- Democracy cannot thrive if we experience it only for a moment of voting every two to four years. If day in and day out we go to a workplace that breeds helplessness and compliance, this becomes our generalized pattern of response to the larger questions of our society—and, in fact, most other aspects of our lives.
- In a high-control environment, what is personal and sacred to us is denied. Autocratic governance withers the spirit.
- In the marketplace we operate in now, centralized control, with its strong belief in better planning and clearer strategy, cannot create a more agile or adaptive future.
Partnership carries the intention to balance power between ourselves and those around us. It brings into question the utility of maintaining consistency, control, and predictability as cornerstones of management. It comes from the choice to place control close to where the work is done and not hold it as the prerogative of the middle and upper classes. It also flows from the choice to yield on consistency in how we manage, and thus to support local units in creating policies and practices that fit local situations. Finally, with the world in flux, demanding predictability becomes a form of institutional arthritis.
In addition to engendering partnership, genuine service requires us to act on our own account. We cannot be stewards of an institution and expect someone else to take care of us. Regardless of how parental our environment may be, we decide whether to support efforts to treat us like children, which expresses our wish for dependency, or to keep deciding that we serve the organization best by creating a place of our own choosing. The well-worn word for this is empowerment.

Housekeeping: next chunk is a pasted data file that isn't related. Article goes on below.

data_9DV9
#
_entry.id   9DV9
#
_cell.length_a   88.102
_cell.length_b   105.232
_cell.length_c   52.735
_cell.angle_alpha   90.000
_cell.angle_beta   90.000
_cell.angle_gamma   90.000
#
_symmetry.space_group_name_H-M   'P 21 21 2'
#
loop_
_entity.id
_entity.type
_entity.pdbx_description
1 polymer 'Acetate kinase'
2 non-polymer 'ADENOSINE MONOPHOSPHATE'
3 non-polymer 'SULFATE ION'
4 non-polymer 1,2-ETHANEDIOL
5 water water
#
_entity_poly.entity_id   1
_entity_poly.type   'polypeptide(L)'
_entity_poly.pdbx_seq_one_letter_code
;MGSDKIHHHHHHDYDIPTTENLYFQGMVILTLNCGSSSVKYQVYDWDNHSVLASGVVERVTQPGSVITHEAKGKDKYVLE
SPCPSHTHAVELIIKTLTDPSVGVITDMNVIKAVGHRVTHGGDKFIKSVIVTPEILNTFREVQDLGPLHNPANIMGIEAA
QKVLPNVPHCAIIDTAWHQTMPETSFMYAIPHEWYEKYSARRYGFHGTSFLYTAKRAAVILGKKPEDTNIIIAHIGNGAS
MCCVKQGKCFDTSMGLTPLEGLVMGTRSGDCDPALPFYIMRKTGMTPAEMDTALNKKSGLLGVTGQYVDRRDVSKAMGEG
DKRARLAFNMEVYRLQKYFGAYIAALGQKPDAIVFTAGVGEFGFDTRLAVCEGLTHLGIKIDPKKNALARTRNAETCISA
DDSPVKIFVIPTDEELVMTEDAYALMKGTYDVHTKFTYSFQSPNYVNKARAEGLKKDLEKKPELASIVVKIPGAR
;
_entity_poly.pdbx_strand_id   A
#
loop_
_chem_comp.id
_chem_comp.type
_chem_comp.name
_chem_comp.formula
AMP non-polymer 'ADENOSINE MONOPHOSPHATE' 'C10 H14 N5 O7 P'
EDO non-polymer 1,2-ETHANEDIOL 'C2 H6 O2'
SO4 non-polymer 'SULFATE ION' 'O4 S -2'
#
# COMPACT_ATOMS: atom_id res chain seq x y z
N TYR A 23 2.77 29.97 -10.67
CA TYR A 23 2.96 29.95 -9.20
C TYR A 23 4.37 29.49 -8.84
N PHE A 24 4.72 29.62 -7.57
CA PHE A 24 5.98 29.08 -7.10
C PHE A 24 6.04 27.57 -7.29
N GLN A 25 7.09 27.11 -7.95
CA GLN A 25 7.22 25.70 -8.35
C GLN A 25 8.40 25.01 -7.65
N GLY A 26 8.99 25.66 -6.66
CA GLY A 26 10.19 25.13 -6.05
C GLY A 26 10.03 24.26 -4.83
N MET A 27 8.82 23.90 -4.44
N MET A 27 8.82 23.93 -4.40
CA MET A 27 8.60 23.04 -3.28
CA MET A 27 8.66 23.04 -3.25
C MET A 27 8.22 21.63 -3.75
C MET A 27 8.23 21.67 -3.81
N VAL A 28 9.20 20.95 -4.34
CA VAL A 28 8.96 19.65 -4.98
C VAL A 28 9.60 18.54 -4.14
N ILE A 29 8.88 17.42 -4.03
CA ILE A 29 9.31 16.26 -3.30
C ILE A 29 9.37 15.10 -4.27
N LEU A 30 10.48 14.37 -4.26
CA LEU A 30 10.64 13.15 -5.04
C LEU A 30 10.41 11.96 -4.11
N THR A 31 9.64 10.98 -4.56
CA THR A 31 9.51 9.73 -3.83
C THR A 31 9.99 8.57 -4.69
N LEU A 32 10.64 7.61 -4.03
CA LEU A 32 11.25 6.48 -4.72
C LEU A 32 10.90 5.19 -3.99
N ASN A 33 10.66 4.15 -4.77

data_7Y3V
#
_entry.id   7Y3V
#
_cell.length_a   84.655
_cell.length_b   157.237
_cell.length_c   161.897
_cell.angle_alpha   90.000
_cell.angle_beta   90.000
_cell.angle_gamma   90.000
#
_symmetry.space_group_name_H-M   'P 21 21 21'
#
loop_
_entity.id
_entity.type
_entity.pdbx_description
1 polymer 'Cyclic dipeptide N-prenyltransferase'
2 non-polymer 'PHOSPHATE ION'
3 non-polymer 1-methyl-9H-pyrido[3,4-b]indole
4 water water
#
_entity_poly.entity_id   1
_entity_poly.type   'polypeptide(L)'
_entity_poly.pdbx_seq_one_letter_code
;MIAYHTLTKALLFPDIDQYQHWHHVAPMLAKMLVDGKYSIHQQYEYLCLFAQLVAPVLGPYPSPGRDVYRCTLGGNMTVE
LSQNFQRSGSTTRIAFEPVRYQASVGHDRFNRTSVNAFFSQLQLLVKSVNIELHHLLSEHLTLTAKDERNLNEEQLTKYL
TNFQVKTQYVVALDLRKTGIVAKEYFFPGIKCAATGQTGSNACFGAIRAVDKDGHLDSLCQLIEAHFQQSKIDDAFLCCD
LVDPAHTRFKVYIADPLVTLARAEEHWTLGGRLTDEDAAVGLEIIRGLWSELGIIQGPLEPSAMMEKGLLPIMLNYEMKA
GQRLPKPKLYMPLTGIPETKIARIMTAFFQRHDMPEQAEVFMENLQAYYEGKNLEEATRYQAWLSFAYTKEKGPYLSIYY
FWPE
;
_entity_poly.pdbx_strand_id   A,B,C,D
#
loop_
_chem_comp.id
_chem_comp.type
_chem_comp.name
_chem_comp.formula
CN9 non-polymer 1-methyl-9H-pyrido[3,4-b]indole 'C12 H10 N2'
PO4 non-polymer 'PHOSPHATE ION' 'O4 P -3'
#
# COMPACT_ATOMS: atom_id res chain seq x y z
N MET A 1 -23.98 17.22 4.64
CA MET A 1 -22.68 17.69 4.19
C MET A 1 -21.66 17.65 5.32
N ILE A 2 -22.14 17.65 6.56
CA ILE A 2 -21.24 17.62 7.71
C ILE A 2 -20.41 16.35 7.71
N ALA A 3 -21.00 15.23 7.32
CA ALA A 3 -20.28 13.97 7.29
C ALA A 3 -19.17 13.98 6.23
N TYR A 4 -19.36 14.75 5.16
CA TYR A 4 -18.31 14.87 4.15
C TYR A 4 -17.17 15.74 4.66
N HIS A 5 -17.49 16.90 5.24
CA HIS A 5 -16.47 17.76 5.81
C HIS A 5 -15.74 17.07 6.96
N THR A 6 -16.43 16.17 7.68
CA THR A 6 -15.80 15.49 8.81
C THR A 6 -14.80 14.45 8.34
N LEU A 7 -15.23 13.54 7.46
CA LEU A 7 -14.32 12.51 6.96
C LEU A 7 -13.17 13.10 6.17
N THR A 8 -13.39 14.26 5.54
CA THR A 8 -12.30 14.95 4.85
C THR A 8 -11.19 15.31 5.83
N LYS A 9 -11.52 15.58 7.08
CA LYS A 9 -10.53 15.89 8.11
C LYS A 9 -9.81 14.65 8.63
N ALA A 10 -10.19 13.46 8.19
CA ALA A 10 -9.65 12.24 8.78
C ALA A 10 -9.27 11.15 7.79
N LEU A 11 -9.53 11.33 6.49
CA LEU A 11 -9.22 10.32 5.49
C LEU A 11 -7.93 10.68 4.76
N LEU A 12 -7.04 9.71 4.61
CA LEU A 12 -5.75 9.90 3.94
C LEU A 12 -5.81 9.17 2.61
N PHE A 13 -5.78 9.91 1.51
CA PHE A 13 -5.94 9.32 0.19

Opposing empowerment is dependency. Dependency rests on the belief that there are people in power who know what is best for others, including ourselves. We think the task of these leaders is to create an environment where we can live a life of safety and predictability. Dependency also holds those above personally responsible for how we feel about ourselves (we want that positive feedback) and for how much freedom we have. I will never forget hearing a supervisor say to his boss, “I want my freedom, if it is all right with you.” Dependency is the collusion required for parenting and patriarchy to endure.
We cannot be leaders without followers, and we cannot be good parents unless we have good children. This dependent mindset justifies and rationalizes patriarchy and keeps it breathing. If we were not looking so hard for leadership, others would be unable to claim sovereignty over us. Our search for great bosses comes not from a desire to be watched and directed but rather from our belief that clear authority relationships are the antidote to crisis and ultimately the answer to chaos.
Empowerment embodies the belief that the answer to the latest crisis lies within each of us, and therefore we will all buckle up for adventure. Empowerment bets that people at our own level or below will know best how to organize and innovate, make a dollar, serve a customer, get it right the first time, or invent an alternate future. We know that a democracy is a political system designed not for efficiency but as a hedge against the abuse of power. Empowerment is our willingness to bring this value into the workplace. It is our willingness to claim our autonomy and commit ourselves to making the organization work well, with or without the sponsorship of those above us. This requires a belief that my safety and my freedom are in my own hands. No easy task—therefore the adventure.
Ultimately the choice we make is between service and self-interest. Both are attractive. The fire and intensity of self-interest seem to burn all around us. We search, so often in vain, to find leaders we can have faith in. Our doubts are not about our leaders’ talents but about their trustworthiness. We question whether they are serving their institutions or themselves. When we look at our peers and our neighbors, we see much energy dedicated to making sure each gets all of their entitlements. We ourselves are no different. We are intensely career minded, even though there are so few places to go. Or we have surrendered to lifestyle and dream of the day we will have our own business ... a small but profitable guesthouse–marina–landscape nursery–travel agency–bookstore–art gallery conglomerate. We were born into the age of anxiety and become adults in the age of self-interest.